John Krasinski’s IF bends over backwards trying to ingratiate itself to its viewers. It’s there in every bit of mugging by the director, who also acts in the film as the father of the main character. It’s there in every plaintive plinking of piano keys and lonesome violin of Michael Giacchino’s relentless score. It’s there in every hopeful look on the fuzzy face of one of the imaginary friends this main character can see, who give the film its titular acronym.


But if you were one of those people who felt annoyed by Bing-Bong in Inside Out, imagine a whole movie full of Bing-Bongs, putting on a sweaty show in order to prove just how loveable they can be – and delivering the opposite verdict instead. At least Bing-Bong had the impeccable vocal work of Richard Kind to prop it up, consciously hearkening back to an earlier era of stage comedy that involved a metaphorical “is it hot in here?” adjustment of the tie. Here, our primary imaginary friend is a giant furry creature called Blue – he’s actually purple, ha ha – and he’s voiced by Steve Carell, calling on heretofore untapped reserves of shameless and unconvincing cuteness. If only IF weren’t so eager to please as its main characters, it might find some fruit in its central idea.

Which, granted, was already done in the aforementioned Pixar movie. Bing-Bong’s existential crisis was that if Riley forgot him, he would literally cease to be. It’s a little less clear what will happen to the imaginary friends in this film, only that if the kid who dreamt them up can no longer remember them, they need to be matched up with a new kid – or else. (Blue has a panic attack in which he’s worried he’ll start disappearing, a likely knowing wink at Inside Out – which Giacchino also scored.)

Twelve-year-old Bea (Cailey Fleming) can see not only Blue, but also dozens of other discarded IFs, who live out their days in a retirement home in Coney Island. Those who have given up trying to make a new match have not disappeared, as Blue feared, but they’d all, deep down, still like to find a kid who believes in them. So she involuntarily takes up the task of trying to make these matches, alongside another human who can see them, Calvin (Ryan Reynolds). Neither of them is particularly enthusiastic about the job, but those still in search of a match – such as an antique Betty Boop style IF, voiced by Phoebe Waller-Bridge – have an annoying habit of never leaving them alone.

In the world that everyone else can see, Bea is facing a far more immediate crisis, which is that her father (Krasinski) is about to have heart surgery. She already lost her mum to cancer when she was younger, and it may be that these IFs, with all their pent-up love and support, will enable her to use childish things to become more of an adult.


Imaginary friends are certainly having a moment. We are only two months removed from Jason Blum’s horror take on this topic, Imaginary, which openly name-checked Bing-Bong. (And Inside Out 2 is less than a month off, though there will probably be no Bing-Bong as Kind’s name does not appear on IMDB.) This and the Blum-produced film have a surprising amount in common, even being in vastly different genres, but unfortunately, their greatest similarity is the extent to which they miss the mark. IF is closer to getting there, but the film is so shmaltzy that it tries to guilt you into loving it. Even with Giacchino on board, this movie doesn’t have a hope of wetting your tear ducts like Inside Out did.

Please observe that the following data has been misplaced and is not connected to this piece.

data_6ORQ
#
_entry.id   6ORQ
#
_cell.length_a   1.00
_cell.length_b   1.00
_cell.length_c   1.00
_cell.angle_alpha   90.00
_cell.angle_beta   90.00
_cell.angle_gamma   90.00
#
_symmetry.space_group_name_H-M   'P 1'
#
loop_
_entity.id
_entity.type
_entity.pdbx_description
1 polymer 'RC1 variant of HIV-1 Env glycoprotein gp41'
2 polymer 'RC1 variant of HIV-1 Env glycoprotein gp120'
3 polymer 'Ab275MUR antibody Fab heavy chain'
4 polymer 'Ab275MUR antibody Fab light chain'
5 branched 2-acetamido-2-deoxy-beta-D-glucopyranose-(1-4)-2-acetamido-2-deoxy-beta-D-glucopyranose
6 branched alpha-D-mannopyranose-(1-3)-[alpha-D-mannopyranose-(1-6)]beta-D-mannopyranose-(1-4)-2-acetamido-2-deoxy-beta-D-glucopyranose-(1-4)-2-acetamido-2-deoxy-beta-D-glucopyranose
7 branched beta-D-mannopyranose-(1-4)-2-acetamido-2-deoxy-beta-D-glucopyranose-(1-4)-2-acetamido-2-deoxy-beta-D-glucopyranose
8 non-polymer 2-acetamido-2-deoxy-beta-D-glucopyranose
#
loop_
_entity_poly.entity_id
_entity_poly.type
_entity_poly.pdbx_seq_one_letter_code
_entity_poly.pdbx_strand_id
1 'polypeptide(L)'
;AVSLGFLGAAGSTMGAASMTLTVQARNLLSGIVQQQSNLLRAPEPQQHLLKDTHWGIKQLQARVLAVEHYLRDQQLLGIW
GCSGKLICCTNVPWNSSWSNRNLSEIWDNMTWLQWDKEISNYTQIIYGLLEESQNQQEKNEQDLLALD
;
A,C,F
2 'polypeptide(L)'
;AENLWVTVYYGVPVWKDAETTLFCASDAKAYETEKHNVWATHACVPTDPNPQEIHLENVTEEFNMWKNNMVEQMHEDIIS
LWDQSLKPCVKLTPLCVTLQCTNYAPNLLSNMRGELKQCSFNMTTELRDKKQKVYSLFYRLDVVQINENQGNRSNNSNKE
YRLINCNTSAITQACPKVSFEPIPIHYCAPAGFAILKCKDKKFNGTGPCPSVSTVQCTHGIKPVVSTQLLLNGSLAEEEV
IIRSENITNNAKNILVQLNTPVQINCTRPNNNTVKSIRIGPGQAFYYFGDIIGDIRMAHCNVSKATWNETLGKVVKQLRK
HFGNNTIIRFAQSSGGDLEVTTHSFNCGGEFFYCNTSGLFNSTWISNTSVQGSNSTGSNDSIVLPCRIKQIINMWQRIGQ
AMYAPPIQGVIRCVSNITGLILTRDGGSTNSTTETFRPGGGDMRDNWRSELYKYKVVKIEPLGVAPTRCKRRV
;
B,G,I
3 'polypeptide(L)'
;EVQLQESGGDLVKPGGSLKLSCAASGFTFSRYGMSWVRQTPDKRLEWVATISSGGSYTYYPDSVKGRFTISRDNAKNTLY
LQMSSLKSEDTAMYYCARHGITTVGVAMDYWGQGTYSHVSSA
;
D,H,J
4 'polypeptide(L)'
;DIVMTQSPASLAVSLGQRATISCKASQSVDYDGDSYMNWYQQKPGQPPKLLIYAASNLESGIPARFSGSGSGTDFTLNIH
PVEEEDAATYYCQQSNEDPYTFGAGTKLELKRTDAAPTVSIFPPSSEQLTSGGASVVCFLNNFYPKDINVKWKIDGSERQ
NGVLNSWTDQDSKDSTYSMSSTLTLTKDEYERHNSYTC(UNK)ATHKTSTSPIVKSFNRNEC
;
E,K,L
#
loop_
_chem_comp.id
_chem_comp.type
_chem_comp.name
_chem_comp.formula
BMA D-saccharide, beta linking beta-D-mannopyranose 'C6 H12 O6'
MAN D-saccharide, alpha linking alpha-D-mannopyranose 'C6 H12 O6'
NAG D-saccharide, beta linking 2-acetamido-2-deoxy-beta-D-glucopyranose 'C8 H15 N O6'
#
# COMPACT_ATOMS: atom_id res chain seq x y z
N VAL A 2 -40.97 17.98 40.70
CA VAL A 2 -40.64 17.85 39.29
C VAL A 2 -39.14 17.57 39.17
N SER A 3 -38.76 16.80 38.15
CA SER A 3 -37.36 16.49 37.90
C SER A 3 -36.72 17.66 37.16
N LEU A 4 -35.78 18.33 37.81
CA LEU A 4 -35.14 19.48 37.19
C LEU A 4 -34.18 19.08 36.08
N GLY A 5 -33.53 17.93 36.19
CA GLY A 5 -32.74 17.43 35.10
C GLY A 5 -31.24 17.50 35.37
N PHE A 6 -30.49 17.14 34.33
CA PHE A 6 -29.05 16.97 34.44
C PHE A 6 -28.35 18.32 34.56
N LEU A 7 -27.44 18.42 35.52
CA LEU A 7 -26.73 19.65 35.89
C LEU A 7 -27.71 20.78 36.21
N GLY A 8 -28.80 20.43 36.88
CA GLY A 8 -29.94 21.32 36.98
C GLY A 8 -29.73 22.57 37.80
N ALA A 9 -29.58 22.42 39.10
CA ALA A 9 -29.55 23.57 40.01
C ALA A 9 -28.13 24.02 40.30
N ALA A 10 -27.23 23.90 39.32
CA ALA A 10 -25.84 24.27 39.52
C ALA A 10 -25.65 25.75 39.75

Krasinski got a lot of his big name friends to contribute a voice to one of these IFs, from George Clooney to Maya Rudolph to Matt Damon to Bradley Cooper to his wife, Emily Blunt. If you were a fan of the recently departed Louis Gossett Jr., you’ll get to hear his first posthumous role as a 93-year-old imaginary bear, whose first kid likely grew up in the Great Depression. But only Gossett really plays genuinely on our sympathies here, with Waller-Bridge coming close in one scene but remaining at sort of a remove, and Carell just stuck on annoying throughout. Among the on-screen actors, Reynolds seems like he’d rather be anywhere else.


Krasinski’s script goes off in a couple directions at once, trying to follow the giddy world of a variety of fairly creative imaginary friends. In doing so, it neglects the dramatic stakes of the father’s heart surgery for long periods of time, where Bea seems to forget that this is even happening and devotes all her time and mental energy to making matches for the IFs. It’s as though she’s as aware as we are that this is not the sort of film that’s going to take both parents from its main character. When the action returns to that plot and tries to wring an emotional payoff, it feels empty.

Visually, the film is of varying quality. The CG mostly looks fine, and combines with practical effects at times to give the IFs better physicality within the space. The lighting and camerawork are both a bit dingy, though, which tends to undercut our sense of being transported away to a magical world that exists just beyond our sensory perception.


Krasinski memorably broke out as a director with A Quiet Place in 2018 and its sequel in 2020, both of which showcased some real technical merits and a sense of how to create pacing and tension. Obviously he’s not doing the same sorts of things in IF, and it shows. This is a movie made by a man with an eight-year-old child and a ten-year-old child, who wanted to make something his kids could watch rather than a movie involving aliens who tear you to shreds if you make a sound. Would that those aliens would come and rid us of some of these imaginary friends, making for a much quieter place indeed.


IF is currently playing in cinemas.

4 / 10